What is an artist?

September 2020

Hello friends,

Welcome to Art at PFS, a blog where I will feature the work of the young artists at Princeton Friends School. For those who I have not yet had the pleasure of meeting my name is Dylan Fruh and I am the art teacher at PFS, a multimedia artist, and an outdoor enthusiast. I believe learning in the arts is most visible in the process a student takes to create a piece of art. I hope that this blog will provide a window into the goings-on in art class and provide insight into the students' growth as artistic thinkers.

As we settle into new and changing routines I have decided to begin the year by zooming out and asking students to reflect on the question "What is an artist?" This apparently simple question has led to some big conversations in art classes across all grades. "What is an artist?" leads to other big questions like "What is art?", "What do artists look like?", and "Who gets to be an artist?" These questions will serve as a guides throughout the year to help us to challenge stereotypes and preconceptions as each student works towards finding their own way of being an artist. During their first art class I asked students to create a variety of visuals including self portraits, illustrated words associate with artists, and written answers to the question "What is an artist?". These responses will become part of a school-wide collage on the art room bulletin board providing an image of the multitude of ways that the PFS community thinks about artists.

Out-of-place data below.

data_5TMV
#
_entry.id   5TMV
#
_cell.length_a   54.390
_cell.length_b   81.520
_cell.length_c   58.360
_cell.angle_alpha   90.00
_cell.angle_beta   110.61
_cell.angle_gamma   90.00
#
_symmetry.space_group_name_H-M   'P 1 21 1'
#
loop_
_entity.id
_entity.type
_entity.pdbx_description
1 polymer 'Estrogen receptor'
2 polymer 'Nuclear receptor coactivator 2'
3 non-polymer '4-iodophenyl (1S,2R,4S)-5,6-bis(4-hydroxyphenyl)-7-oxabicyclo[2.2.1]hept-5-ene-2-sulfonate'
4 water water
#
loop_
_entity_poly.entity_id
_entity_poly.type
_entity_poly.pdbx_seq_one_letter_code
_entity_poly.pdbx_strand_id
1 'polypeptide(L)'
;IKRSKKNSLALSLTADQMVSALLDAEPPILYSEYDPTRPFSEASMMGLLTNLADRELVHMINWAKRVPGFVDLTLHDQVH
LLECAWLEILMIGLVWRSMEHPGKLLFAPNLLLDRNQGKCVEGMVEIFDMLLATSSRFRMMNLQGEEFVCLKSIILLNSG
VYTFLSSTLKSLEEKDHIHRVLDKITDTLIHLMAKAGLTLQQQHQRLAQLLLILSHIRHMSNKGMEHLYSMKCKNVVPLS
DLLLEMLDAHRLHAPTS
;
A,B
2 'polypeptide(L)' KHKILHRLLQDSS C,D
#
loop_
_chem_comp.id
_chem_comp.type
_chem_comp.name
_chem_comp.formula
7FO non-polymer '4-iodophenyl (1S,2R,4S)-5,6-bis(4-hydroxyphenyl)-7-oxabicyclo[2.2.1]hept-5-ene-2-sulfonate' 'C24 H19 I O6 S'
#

In addition to thinking about what it means to be an artist third though eighth graders spent their first class creating and personalizing their own process books, a special type of sketchbook that the students will use to record goals, ideas, challenges, decisions, and more as they reflect on their artistic process. These process books will serve as a key tool to help students to reflect on their own thinking and decision making, as well as help me assess critical and creative thinking skills.

Beginning schoolers engaged in their own artistic exploration by experimenting with ways to make a painting without a paintbrush. The little artists used household items like popsicle sticks, aluminum foil, and cotton swabs to stretch beyond "typical" ways on making a painting, and invented their own ways of making marks.

In the coming weeks each grade level will begin 2-D art projects centering around how artists tell stories and convey meaning with their artwork. Check back in October for updates on each project.